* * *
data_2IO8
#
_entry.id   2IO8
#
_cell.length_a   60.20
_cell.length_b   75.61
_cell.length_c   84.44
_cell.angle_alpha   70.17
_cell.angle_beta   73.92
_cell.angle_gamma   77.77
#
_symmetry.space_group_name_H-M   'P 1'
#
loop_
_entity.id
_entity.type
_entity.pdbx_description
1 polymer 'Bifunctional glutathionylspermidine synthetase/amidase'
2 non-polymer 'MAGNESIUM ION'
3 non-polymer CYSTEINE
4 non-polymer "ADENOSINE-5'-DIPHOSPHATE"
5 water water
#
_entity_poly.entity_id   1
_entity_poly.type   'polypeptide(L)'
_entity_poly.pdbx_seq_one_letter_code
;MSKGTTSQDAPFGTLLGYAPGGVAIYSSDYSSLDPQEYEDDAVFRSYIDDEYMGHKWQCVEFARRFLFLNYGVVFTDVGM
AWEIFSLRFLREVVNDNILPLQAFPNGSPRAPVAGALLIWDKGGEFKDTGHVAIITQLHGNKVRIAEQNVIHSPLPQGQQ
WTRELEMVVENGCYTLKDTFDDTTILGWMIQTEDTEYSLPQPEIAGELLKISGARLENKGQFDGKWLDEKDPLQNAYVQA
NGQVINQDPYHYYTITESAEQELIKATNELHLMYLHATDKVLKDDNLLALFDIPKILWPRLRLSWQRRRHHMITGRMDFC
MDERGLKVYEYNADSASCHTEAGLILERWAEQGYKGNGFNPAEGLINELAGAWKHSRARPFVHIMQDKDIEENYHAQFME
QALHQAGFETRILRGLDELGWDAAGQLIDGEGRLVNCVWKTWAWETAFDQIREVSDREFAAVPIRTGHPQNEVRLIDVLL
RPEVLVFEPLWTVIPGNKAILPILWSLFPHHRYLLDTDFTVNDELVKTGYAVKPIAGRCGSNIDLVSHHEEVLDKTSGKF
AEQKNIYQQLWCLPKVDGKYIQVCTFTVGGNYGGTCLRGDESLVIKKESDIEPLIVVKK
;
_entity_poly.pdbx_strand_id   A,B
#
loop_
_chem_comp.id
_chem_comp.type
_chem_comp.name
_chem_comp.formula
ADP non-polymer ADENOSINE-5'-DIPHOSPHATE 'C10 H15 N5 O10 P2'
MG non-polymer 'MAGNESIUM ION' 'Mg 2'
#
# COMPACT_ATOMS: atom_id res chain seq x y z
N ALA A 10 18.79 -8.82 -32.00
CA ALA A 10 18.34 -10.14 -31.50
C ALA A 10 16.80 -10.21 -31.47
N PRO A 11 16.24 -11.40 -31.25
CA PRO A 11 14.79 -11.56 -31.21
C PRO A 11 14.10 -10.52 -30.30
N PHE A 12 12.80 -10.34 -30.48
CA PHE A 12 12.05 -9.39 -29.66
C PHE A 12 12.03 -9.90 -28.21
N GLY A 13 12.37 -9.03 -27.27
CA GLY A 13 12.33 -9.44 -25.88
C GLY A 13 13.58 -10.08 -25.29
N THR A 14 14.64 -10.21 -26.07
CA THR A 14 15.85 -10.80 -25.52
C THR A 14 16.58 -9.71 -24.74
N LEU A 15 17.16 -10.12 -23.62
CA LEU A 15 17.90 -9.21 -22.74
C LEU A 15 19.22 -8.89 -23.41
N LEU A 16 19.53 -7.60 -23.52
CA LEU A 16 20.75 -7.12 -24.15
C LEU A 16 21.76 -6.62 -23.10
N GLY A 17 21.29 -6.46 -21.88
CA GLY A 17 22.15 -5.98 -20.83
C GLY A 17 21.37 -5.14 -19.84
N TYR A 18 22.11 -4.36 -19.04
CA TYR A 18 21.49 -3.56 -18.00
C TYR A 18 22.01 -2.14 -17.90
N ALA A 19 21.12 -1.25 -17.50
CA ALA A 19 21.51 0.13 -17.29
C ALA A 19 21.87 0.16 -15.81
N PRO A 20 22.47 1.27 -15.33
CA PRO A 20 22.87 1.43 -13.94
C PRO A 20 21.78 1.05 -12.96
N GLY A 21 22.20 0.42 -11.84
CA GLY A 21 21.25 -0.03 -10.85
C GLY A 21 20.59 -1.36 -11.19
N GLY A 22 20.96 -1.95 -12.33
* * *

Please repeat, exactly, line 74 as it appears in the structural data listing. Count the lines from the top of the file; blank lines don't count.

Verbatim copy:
N ALA A 19 21.12 -1.25 -17.50